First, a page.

Since the inception of the internet people have been saying that we were on the cusp of a new era in history – a digital age. One where our lives are linked seamlessly via a mass collective of shared information. On January 20, 2009, as Barack Obama was inaugurated as the 44th president of the United States, it became painfully obvious that we are no longer on the cusp of this digital age, but entrenched in it.

Welcome to the digital age

Many reports have the worldwide internet usage leading up to the inauguration spiking up some 54%. As President Obama began his speech that number, in the U.S., would reach as high as 60%. While we already know that Facebook can increase network bandwidth, the social media giant, who partnered with CNN to bring a streaming feed of the event to its overwhelming 150 million active users, may have reached new heights in causing congestion. Only five minutes after the inauguration, Facebook was touting over 200,000 status updates (1,000,000 by the end of the broadcast), with an average of 4,000 people commenting on the Facebook CNN feed every minute.

Early statistics show up to 1.5 billion people being expected to watch the inauguration, with many of them doing so via the internet. Akamai Technologies, a leader in the streaming media marketplace, claims tens of millions of viewers watched streams from them at some point during the day. The number of simultaneous viewers reached a company record of 7.7 million at one point.

It’s important, but how important?

With the increased usage of online media sources comes an increased stress on corporate infrastructures around the globe. It is now more critical than ever to watch not only the amount of content traversing the corporate network, but the type of content. Although an important moment in American history, it raises the questions, “Is it business critical? How can it impact applications that are crucial for business operations?”

This is obviously an event that many want to be a part of or feel involved in, and the internet certainly makes that possible. But when it comes down to increasing internet usage on the corporate presence to potentially harmful levels, IT managers will inevitably have to make these kinds of hard decisions.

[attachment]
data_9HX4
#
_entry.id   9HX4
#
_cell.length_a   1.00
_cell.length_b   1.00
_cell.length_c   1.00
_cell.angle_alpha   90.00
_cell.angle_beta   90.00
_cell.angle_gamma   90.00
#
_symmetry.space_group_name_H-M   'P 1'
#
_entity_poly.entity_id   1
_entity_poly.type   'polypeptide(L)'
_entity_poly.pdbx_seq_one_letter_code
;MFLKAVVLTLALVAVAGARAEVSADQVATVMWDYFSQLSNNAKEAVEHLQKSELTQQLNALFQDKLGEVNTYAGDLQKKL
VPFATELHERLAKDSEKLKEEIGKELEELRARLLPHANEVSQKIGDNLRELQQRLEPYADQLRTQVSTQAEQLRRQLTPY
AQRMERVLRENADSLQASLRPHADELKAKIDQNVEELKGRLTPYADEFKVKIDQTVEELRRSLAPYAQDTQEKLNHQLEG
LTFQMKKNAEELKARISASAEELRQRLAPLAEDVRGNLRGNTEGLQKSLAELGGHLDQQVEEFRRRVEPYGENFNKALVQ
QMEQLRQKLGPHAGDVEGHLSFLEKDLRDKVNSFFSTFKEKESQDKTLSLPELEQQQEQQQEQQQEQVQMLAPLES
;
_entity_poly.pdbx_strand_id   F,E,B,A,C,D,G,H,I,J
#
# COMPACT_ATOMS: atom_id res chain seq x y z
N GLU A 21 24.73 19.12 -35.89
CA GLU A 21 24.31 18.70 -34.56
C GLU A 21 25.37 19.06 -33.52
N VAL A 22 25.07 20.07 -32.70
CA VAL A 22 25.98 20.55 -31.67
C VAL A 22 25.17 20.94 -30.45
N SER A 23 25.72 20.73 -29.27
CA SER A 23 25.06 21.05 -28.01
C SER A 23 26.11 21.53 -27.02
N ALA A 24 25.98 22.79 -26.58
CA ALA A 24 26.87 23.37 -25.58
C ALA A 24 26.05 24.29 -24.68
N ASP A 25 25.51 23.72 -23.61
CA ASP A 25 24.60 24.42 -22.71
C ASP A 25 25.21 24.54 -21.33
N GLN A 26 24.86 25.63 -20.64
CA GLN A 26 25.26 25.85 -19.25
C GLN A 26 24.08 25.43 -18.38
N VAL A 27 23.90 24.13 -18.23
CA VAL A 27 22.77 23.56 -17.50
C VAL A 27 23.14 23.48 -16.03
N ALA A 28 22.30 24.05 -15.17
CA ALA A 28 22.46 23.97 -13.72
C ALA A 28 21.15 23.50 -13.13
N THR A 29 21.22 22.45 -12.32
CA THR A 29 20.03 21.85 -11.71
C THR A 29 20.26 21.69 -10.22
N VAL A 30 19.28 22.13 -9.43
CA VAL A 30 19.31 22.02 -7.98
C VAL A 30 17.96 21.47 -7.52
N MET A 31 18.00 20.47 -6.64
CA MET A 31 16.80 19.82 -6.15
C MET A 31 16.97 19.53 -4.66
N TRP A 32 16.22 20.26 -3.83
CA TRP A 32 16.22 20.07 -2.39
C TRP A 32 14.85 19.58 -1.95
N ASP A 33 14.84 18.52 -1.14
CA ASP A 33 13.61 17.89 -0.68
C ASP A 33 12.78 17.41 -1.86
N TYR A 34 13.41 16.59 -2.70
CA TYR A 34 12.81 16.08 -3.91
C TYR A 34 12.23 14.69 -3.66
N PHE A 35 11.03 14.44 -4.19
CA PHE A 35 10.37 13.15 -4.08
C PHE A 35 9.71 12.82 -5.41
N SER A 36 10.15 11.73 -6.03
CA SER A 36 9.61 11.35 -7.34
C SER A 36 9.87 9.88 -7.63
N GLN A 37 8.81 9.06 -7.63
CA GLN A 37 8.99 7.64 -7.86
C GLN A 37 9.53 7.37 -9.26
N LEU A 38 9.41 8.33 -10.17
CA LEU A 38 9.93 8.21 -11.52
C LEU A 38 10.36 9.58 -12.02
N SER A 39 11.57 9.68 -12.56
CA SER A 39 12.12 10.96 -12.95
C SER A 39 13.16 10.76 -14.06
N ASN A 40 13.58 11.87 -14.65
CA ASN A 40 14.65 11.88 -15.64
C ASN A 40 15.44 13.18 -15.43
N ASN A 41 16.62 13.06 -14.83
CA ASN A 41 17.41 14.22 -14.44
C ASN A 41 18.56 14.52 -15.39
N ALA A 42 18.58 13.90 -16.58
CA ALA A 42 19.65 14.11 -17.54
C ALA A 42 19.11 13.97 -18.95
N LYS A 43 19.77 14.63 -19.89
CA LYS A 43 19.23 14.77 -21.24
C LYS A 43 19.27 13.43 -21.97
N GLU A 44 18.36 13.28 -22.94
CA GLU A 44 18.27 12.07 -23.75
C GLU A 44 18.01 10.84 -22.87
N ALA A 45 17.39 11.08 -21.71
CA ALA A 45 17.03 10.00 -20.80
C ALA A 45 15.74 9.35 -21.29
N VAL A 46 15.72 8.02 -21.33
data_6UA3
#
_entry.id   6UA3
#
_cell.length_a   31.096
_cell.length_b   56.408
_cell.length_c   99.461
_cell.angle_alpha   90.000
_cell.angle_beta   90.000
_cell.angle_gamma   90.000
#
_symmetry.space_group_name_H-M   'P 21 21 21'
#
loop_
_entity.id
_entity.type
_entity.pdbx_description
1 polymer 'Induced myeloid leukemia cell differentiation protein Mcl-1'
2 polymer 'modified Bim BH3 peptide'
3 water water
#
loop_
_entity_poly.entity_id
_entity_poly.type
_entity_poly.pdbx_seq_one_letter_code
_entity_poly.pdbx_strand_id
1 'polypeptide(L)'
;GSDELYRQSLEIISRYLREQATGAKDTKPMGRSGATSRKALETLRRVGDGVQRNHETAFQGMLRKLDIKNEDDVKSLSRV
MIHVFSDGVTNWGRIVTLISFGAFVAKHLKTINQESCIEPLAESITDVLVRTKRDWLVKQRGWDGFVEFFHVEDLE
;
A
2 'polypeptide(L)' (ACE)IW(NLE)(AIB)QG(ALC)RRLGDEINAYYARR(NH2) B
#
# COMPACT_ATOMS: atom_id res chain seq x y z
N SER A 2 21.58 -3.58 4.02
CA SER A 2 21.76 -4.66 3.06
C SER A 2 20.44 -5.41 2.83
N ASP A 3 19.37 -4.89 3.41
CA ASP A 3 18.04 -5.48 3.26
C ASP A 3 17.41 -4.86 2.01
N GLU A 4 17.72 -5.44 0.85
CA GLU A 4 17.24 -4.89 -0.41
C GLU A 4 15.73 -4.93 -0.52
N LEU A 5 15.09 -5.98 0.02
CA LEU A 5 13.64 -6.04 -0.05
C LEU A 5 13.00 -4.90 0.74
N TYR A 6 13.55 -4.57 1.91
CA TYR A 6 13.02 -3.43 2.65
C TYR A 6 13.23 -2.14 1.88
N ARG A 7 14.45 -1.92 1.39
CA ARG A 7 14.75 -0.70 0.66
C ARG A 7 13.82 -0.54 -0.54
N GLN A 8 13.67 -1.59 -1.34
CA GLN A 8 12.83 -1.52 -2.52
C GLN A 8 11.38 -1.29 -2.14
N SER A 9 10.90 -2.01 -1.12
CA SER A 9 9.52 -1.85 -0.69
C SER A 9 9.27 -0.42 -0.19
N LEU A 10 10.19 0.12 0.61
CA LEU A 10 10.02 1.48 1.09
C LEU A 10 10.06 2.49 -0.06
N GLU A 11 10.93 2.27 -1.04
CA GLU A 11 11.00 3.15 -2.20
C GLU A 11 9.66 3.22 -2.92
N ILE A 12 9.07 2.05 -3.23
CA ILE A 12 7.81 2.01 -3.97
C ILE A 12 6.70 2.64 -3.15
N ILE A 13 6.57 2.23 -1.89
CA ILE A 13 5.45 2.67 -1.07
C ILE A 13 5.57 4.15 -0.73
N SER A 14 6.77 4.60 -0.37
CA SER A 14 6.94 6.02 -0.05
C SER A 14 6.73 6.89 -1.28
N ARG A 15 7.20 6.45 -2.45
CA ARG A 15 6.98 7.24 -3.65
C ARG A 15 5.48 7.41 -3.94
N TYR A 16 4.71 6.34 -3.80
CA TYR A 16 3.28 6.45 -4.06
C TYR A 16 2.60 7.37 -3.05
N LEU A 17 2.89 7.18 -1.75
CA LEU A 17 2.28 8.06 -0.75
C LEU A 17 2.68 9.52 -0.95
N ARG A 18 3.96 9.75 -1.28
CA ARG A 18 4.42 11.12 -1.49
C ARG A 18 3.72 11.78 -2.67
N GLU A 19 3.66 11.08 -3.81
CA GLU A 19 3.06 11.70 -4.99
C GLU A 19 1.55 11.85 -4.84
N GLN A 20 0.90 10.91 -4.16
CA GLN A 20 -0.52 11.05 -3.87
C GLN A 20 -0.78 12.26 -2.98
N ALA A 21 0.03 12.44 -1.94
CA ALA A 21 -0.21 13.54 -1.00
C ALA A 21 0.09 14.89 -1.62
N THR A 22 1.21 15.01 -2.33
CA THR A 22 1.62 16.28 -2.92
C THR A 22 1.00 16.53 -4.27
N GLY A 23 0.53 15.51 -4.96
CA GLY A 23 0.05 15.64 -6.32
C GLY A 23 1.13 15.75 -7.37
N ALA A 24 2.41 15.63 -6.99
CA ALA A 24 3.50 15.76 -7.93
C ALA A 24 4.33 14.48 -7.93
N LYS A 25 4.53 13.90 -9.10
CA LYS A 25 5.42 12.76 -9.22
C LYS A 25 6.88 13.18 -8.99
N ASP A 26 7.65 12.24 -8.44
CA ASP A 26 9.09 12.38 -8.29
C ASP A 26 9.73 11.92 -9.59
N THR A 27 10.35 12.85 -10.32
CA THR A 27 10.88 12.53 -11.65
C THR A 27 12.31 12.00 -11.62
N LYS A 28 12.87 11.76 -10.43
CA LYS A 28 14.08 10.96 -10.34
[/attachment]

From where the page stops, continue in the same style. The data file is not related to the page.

Make sure to set limits

Using available technologies like NetFlow and SNMP to monitor network bandwidth usage can be helpful, because it can tell us if the type or amount of traffic filling the pipes is harmful. When is enough enough?

There’s no doubt that as more and more average users begin to utilize streaming media services from work, the preventative safety measures we put in place become all that much more important to maintaining network stability. While we are trying to keep Facebook and CNN traffic at bay today, tomorrow we will be attempting to block YouTube traffic for those that didn’t watch the event live.

Perhaps it’s time for us all to truly develop a little patience and put our TiVo® to good use.

Kelly Kading author pic

Kelly Kading

Kelly Kading is the Regional Manager for the Northeast US here at Plixer. Kelly strives to deliver the best customer experience possible. He enjoys building relationships with his customers and wants to find the solution to best meet their needs. When not in the office, Kelly tries to always be in the outdoors. His favorite hobbies are hiking, snowshoeing, traveling and generally just being outside!


Leave a Reply